When is “enough, enough!”

  Dangling at the precipice of a looming graduation, we stare down the barrel of a big decision.  

While a May (Spring) graduation was not meant to be, I will most likely be graduating inshallah in August 2015.  Yes, that is only a few months away!  While I am very excited to take my degree, that leaves us in a precarious situation.  The time has come to make a decision about Turkey.

The hubster has shot his final bullet, attempted the last remaining problem that he could think to take on.  His adviser was very supportive of this topic and he has been working on it since November 2014.  Come to find out… it has been solved already, two years ago by a research team that he knows, in Turkey.  The day we found out was devastating.  I can’t even find a stronger word to describe the inner turmoil.  With only one year left on his visa/ scholarship and nothing to show, we are left with the soul-crushing decision of “is enough finally enough?”  When is staying in the US doing more harm than good?  For me? Well, I will be graduated in August inshallah and it makes no difference for me.  To be quite honest…this would be a good time for me to uproot and leave.  If we were to stay another year, I would have to find a job and a source of insurance due to the new “you must have insurance” law (at the moment, the school provides it for me). This would be the ideal time to make a clean break…well, as clean as it can be when you are leaving your home country to start a new life.

But for him. For him…no.  There is no clean break.  There cannot be a clean break until he obtains his PhD.  At this point…is it even feasible?  That is the question we are saddled with.  The psychological damage caused by our latest revelation, along with years of abuse from his adviser (see previous posts for those stories…some were not even mentioned), he can see no shining light at the end of the tunnel.  This leads us to ask- is staying in the US another year worth the time? We aren’t getting any younger.  True, if we stayed another year that is more money in our pocket to help start our lives in Turkey…but that is a year of “working debt” that he has to endure, regardless of what degree he returns with.  Even more, if he wants to continue pining for his PhD in Turkey, that is a year he could have been working on it there.  We are wondering if staying is just prolonging the inevitable defeat.  Of course, being the optimist, I am always encouraging him and telling him that his degree is still possible.  But it would take a miracle.  I’m constantly praying for one.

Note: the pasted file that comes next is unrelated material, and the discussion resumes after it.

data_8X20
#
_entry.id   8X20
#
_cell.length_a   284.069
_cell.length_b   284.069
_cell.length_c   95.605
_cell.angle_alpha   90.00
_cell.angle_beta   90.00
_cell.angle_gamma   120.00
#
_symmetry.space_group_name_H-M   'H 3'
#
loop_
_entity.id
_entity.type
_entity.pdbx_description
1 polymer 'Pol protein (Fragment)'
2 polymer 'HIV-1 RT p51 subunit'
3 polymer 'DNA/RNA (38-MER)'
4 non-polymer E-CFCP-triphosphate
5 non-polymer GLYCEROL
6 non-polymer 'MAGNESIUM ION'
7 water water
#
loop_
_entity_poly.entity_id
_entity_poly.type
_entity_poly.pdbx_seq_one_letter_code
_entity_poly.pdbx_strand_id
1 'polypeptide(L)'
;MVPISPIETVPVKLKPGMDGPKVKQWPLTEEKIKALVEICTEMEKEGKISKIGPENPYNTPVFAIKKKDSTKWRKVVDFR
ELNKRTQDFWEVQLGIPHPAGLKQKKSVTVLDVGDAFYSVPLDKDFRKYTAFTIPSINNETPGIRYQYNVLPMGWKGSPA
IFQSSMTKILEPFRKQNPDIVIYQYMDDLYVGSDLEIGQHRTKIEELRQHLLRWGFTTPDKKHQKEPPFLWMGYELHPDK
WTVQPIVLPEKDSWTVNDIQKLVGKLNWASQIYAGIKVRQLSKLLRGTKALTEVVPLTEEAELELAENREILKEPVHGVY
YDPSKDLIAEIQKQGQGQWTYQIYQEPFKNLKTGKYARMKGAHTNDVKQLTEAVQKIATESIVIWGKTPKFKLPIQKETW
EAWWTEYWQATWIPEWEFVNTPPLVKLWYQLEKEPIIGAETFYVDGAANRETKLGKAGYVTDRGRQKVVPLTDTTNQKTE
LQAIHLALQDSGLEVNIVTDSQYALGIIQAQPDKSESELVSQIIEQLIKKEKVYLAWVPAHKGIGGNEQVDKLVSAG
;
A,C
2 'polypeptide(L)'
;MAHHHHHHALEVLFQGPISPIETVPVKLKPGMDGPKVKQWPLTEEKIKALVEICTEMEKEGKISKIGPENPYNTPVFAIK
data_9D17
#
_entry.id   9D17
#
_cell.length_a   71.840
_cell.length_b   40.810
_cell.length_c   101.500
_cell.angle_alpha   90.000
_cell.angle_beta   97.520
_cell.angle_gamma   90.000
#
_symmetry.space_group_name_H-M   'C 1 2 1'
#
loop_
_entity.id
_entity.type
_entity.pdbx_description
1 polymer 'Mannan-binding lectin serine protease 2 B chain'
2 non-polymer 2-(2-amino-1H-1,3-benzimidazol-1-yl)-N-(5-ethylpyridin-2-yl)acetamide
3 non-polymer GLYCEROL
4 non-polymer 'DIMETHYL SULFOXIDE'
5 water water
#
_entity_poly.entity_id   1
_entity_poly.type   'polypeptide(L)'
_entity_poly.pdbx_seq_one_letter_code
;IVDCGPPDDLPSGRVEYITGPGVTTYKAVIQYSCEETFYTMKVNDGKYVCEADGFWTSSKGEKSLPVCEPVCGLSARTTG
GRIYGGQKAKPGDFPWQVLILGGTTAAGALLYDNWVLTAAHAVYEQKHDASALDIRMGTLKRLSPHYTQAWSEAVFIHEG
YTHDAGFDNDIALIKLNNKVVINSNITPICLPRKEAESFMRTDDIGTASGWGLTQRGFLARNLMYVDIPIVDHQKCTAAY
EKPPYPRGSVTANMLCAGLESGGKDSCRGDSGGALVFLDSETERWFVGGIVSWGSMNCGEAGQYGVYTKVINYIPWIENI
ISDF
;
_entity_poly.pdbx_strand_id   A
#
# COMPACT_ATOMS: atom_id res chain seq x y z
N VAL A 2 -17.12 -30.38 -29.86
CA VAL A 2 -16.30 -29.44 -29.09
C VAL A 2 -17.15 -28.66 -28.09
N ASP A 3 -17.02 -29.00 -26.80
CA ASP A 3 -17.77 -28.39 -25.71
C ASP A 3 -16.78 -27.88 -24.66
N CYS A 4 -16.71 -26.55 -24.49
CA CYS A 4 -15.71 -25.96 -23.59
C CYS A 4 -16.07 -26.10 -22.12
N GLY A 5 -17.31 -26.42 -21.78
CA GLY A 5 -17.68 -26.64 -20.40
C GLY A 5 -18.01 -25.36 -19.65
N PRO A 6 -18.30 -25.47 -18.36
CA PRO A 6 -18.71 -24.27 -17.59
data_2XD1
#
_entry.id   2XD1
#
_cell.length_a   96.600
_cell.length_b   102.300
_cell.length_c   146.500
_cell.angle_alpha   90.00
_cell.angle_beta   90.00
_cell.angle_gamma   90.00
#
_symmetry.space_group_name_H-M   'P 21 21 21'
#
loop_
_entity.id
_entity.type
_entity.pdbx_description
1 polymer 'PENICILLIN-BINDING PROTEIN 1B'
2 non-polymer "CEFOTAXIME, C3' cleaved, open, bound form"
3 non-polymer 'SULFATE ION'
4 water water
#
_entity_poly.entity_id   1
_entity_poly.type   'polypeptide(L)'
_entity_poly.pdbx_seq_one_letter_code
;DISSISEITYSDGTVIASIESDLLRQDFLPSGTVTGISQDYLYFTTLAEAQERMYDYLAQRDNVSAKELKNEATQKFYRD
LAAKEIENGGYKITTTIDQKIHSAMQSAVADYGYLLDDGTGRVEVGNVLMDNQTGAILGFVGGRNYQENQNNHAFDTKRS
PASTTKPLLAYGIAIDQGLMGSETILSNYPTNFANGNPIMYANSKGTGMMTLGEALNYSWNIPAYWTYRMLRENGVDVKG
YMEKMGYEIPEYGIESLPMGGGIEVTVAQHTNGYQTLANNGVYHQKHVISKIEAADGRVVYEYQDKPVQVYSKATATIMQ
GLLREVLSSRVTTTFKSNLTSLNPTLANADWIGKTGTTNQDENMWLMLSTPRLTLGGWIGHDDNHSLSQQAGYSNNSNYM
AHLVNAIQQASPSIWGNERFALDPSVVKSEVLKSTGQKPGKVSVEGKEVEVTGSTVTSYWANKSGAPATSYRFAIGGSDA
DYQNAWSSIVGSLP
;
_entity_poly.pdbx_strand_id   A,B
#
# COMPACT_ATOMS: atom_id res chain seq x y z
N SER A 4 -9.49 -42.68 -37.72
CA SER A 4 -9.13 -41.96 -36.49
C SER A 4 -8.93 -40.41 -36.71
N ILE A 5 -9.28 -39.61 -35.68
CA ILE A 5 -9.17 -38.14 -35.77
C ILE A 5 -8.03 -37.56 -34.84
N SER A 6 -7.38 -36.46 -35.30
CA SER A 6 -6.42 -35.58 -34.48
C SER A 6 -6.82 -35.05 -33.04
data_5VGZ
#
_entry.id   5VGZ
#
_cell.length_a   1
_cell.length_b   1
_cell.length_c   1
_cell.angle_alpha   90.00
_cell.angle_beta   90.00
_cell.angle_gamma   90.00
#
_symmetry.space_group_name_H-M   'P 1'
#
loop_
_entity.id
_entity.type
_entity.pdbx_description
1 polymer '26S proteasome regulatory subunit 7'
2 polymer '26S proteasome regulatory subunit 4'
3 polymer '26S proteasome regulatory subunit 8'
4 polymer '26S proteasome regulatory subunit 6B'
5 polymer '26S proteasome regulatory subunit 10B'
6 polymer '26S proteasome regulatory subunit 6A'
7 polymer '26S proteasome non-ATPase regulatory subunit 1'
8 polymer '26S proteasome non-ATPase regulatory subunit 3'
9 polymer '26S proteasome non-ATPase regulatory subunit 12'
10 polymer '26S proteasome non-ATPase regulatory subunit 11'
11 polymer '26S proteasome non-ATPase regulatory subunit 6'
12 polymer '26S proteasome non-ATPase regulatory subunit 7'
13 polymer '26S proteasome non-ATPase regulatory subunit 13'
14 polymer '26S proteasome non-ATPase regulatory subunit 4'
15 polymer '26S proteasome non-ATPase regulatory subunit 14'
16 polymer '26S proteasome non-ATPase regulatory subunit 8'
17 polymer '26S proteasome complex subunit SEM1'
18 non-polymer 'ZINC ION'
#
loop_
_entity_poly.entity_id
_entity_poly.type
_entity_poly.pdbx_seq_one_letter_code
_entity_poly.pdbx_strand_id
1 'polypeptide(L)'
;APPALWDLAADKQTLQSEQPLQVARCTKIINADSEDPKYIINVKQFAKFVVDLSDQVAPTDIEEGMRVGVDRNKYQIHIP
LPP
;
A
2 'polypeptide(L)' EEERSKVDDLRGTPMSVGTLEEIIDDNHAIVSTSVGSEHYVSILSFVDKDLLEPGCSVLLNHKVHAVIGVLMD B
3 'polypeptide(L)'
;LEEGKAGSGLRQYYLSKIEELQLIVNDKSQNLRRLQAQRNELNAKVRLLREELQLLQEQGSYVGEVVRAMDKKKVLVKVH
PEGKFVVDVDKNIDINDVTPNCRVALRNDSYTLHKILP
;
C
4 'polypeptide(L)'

At the moment he is saying that going back to Turkey is the likely choice (we’ve given ourselves until April to decide).  But we both know that his heart is not in this decision, and it is still clinging to the chance at a PhD.  I can’t even describe my frustrations at this situation.  He isn’t lazy, he isn’t stupid.  He is one of the smartest people I’ve met in my life mashallah and if this life was fair, he would have his PhD in hand by now.

Please keep us in your prayers as this life-changing decision looms before us.